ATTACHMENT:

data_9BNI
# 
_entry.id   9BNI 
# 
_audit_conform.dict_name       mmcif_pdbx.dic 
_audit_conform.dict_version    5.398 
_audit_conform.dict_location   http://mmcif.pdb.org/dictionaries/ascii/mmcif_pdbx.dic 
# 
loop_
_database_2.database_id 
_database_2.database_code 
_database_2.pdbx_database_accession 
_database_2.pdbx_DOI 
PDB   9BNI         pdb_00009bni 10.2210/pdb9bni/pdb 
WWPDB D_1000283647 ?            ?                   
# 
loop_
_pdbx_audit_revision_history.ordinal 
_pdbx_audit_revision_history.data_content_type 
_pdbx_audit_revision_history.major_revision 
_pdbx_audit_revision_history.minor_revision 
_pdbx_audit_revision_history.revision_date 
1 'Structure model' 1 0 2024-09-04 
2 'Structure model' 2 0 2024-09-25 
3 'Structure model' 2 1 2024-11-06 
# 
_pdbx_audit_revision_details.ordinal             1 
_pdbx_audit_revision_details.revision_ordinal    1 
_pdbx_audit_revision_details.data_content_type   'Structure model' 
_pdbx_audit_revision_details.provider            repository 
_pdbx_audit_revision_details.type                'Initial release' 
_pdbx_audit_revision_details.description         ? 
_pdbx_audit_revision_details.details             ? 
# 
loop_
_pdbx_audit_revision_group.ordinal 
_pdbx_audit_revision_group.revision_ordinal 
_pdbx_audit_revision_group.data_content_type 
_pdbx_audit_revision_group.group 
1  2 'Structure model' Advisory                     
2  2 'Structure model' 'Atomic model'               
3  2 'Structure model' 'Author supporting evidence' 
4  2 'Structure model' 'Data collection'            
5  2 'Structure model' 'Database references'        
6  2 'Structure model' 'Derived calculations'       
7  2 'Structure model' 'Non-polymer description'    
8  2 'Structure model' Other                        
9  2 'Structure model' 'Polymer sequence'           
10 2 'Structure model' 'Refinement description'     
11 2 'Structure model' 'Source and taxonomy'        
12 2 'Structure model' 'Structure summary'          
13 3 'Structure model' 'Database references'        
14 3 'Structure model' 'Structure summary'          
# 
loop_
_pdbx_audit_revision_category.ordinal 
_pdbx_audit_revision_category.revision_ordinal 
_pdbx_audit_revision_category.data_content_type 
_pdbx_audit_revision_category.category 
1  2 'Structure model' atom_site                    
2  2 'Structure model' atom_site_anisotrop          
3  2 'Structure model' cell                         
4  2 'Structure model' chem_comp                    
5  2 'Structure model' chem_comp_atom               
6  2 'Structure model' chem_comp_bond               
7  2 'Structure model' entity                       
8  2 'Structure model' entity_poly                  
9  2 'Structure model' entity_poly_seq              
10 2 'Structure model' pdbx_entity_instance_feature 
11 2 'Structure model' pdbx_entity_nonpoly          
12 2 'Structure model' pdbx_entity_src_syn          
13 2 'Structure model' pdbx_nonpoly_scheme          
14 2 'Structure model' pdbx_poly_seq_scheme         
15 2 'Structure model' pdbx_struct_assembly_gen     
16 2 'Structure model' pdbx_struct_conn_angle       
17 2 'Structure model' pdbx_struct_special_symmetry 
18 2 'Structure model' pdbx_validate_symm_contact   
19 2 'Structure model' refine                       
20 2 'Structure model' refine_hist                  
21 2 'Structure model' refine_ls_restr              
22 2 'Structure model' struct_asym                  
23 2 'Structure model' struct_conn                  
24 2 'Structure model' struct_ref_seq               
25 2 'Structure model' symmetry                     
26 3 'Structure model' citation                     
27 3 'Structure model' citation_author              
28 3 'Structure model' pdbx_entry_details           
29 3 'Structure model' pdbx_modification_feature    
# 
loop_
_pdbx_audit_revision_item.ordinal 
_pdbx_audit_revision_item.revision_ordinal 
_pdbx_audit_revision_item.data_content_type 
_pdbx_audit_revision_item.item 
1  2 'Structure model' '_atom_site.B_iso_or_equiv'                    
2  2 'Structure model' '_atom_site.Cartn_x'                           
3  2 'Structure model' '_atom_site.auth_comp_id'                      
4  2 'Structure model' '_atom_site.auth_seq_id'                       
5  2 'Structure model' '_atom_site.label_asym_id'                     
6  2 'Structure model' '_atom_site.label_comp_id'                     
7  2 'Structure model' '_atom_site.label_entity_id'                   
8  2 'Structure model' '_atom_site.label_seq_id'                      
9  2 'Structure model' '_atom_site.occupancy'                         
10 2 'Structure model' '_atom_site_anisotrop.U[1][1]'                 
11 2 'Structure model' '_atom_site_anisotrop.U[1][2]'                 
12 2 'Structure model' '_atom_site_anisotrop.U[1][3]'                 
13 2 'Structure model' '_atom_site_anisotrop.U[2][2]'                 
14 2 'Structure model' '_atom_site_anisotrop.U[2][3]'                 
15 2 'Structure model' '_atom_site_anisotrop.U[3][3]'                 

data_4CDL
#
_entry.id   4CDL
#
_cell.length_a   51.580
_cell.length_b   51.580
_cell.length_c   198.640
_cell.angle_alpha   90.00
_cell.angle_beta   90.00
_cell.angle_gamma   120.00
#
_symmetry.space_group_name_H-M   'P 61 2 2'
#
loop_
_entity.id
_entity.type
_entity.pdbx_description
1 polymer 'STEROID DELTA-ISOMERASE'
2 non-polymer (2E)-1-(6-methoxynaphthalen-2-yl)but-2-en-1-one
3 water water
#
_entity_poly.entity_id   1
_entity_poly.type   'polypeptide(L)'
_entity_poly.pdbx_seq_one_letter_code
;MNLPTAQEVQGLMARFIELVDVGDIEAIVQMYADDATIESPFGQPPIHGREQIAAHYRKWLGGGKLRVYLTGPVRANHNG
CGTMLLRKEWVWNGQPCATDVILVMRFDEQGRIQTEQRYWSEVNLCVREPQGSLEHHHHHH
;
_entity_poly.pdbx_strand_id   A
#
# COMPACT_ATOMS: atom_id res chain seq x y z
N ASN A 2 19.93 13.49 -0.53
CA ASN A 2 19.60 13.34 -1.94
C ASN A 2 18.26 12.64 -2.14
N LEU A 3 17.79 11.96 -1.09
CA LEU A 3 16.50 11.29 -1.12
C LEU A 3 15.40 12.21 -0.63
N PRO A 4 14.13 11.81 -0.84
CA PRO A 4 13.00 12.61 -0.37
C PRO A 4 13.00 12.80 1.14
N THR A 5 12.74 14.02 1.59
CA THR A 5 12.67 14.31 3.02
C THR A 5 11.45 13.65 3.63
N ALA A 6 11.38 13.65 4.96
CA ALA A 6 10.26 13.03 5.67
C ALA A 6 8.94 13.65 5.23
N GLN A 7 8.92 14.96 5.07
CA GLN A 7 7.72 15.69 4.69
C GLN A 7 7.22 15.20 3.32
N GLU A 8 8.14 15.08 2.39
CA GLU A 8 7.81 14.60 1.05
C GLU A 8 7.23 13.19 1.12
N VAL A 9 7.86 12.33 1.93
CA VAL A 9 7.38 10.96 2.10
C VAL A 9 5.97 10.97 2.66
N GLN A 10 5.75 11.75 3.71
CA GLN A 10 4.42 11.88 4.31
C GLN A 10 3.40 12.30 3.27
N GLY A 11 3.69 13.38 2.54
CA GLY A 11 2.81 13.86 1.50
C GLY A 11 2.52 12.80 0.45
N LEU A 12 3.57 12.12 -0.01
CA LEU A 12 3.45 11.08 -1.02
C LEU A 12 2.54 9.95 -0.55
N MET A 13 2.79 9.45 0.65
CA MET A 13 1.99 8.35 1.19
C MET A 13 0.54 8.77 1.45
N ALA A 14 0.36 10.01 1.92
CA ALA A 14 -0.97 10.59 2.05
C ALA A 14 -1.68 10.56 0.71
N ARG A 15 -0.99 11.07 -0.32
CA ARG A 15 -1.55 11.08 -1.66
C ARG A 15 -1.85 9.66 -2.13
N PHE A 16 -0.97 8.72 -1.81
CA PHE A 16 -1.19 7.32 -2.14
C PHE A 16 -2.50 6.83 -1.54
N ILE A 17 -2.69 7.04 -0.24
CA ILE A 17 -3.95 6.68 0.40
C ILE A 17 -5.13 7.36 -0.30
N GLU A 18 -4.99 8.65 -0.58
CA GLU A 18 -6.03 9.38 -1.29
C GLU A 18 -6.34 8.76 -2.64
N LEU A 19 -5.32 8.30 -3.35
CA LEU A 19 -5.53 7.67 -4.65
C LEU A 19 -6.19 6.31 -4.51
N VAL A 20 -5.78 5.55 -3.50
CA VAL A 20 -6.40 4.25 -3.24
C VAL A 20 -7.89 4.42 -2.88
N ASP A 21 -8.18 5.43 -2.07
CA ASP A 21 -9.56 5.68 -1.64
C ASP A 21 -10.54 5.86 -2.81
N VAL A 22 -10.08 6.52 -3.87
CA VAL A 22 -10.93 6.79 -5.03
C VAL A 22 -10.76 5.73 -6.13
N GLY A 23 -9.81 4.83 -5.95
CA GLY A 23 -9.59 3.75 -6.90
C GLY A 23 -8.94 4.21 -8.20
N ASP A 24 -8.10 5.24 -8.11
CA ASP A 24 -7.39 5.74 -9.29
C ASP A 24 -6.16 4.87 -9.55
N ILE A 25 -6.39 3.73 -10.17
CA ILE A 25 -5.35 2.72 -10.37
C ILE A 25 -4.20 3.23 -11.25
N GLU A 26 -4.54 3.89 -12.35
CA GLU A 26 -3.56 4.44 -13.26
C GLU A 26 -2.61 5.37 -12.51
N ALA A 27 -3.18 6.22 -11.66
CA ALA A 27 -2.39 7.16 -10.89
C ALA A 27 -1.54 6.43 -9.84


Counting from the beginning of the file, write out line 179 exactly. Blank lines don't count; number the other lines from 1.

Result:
N ARG A 15 -0.99 11.07 -0.32